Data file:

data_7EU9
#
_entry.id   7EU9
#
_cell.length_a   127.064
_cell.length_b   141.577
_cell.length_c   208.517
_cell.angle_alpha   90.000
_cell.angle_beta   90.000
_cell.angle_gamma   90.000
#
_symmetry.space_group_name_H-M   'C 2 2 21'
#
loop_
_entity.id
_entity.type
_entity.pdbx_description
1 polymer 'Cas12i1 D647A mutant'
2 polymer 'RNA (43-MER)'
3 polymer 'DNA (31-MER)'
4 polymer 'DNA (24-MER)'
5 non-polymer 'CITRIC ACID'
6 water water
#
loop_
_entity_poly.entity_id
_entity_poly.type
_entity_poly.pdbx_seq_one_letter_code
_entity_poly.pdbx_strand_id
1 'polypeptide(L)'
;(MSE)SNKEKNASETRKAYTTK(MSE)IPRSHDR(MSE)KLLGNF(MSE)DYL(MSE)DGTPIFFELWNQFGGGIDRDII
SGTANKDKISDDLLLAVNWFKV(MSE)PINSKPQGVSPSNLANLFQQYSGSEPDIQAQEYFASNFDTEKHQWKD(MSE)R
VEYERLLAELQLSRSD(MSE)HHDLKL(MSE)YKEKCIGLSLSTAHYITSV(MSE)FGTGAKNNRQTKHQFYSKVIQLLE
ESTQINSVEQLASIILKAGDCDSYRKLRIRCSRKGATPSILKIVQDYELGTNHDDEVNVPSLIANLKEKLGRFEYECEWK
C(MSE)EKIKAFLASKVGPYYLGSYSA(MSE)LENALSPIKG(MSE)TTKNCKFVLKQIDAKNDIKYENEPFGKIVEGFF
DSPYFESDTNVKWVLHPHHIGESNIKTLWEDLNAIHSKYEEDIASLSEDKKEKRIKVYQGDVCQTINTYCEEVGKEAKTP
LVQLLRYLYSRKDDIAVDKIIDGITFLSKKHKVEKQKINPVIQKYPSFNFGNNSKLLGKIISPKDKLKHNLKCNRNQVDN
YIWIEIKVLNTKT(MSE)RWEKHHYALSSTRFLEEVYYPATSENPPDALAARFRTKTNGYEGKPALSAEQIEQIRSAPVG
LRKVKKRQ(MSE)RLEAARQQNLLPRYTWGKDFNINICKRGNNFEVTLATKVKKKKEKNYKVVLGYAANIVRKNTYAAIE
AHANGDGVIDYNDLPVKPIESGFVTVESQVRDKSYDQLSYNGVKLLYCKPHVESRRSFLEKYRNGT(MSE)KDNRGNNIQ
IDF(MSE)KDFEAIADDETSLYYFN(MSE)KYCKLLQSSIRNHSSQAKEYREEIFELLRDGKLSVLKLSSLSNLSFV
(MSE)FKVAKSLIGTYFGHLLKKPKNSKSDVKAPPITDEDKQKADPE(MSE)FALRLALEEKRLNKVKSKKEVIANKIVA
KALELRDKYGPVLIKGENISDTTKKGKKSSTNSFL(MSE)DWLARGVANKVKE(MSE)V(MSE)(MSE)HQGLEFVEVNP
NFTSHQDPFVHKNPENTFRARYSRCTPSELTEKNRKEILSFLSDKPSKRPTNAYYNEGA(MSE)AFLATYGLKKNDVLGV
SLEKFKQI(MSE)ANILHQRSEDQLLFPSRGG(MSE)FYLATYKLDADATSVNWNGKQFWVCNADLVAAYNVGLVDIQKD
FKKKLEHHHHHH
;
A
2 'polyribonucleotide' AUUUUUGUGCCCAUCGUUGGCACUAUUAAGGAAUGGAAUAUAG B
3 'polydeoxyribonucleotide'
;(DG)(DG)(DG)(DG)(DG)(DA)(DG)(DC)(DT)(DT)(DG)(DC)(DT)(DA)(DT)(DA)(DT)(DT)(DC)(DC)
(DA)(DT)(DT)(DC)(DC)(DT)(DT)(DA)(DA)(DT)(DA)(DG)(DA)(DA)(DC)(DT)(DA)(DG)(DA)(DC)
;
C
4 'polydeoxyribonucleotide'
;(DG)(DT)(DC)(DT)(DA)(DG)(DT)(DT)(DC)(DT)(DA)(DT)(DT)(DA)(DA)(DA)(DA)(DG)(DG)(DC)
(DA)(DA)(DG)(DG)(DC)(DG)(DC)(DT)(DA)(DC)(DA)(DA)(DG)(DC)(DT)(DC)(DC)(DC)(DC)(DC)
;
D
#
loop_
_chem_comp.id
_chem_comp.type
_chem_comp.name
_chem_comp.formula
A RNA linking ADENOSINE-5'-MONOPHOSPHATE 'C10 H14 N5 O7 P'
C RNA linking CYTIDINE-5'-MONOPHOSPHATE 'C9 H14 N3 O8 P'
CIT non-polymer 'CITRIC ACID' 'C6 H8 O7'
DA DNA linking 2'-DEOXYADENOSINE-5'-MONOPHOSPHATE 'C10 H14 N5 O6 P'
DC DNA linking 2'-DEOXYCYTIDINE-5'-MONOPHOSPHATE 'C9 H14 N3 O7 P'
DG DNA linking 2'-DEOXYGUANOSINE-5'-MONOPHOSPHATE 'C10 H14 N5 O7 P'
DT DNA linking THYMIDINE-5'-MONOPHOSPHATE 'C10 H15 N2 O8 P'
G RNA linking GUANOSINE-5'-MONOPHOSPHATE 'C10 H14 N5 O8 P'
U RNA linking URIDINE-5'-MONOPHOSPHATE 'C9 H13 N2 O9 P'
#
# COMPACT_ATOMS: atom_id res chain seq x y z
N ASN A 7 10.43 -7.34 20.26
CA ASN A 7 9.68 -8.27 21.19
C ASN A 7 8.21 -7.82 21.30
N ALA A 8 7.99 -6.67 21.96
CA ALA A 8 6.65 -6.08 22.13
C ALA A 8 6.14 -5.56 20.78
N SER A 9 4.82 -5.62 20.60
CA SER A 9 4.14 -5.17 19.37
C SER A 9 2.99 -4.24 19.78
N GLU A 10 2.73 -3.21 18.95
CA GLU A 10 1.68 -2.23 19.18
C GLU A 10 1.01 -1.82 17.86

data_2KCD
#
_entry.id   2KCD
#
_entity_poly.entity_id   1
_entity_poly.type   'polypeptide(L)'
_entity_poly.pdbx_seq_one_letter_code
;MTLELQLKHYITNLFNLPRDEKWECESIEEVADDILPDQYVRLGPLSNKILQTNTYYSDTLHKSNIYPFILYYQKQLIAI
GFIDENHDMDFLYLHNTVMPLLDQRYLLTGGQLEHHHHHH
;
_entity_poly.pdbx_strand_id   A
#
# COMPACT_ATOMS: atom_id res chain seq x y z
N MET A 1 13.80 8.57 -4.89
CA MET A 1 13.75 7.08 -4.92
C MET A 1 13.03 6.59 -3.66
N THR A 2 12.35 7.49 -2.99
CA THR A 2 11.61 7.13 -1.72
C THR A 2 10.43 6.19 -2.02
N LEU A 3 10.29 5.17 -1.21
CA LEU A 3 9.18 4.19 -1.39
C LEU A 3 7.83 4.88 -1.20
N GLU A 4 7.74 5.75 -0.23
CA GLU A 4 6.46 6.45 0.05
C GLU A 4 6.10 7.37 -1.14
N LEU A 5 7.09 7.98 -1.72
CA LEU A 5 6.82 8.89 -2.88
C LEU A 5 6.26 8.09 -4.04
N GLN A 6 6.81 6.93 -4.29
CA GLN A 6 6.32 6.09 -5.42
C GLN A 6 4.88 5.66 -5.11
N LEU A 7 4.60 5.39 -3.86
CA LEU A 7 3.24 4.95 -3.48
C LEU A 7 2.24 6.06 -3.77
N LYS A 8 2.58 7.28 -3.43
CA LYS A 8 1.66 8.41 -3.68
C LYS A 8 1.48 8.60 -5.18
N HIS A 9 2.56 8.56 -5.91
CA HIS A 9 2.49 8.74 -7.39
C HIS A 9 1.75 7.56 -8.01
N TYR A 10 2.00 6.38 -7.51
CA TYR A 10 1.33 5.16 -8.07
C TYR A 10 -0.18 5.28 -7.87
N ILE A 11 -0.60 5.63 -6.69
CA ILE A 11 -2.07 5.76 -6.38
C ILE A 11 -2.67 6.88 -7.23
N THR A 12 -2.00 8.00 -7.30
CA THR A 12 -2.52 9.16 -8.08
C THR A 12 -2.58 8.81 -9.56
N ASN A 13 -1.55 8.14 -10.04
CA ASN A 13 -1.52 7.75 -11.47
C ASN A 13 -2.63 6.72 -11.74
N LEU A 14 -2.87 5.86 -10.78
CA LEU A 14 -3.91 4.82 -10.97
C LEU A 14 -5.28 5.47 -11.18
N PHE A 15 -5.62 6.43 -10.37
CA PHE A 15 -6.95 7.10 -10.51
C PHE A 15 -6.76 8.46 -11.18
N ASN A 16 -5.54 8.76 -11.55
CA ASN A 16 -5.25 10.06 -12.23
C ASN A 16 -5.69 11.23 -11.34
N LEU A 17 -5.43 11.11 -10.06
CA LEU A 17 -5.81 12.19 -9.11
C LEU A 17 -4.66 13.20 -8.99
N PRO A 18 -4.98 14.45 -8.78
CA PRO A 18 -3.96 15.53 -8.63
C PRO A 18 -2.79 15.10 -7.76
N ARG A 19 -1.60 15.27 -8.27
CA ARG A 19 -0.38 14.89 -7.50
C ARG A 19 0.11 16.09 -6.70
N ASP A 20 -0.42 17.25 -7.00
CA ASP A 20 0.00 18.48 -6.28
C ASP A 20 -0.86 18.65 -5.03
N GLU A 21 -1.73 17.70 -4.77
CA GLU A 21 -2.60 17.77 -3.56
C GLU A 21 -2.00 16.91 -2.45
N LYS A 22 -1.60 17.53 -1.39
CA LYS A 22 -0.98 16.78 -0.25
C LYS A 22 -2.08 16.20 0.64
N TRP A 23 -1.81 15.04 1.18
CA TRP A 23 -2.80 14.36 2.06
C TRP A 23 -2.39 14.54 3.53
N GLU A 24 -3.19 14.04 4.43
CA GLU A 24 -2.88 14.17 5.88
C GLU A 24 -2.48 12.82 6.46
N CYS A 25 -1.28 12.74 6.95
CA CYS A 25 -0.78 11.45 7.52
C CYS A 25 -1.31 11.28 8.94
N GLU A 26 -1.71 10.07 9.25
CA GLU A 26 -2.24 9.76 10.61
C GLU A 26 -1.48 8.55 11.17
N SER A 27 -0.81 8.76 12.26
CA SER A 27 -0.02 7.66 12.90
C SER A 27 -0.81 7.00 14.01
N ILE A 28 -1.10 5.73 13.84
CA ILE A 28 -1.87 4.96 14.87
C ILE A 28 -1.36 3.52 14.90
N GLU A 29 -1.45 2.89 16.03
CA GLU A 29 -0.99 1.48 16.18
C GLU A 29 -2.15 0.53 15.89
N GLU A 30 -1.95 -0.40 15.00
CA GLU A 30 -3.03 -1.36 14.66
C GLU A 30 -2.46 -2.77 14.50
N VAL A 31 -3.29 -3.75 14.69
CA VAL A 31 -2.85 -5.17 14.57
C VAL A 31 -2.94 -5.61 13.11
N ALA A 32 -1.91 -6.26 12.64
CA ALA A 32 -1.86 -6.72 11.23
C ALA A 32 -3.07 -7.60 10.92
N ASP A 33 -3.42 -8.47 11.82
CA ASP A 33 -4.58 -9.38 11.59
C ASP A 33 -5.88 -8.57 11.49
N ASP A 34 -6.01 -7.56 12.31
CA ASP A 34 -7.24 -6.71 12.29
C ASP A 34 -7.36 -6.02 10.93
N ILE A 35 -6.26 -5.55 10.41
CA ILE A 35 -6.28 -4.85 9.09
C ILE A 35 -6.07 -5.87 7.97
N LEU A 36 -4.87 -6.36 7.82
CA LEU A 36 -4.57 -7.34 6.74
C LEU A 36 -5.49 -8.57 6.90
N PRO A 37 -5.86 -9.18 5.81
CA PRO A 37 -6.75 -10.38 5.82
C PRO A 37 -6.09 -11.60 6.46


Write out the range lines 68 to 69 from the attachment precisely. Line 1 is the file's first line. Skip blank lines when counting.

CIT non-polymer 'CITRIC ACID' 'C6 H8 O7'
DA DNA linking 2'-DEOXYADENOSINE-5'-MONOPHOSPHATE 'C10 H14 N5 O6 P'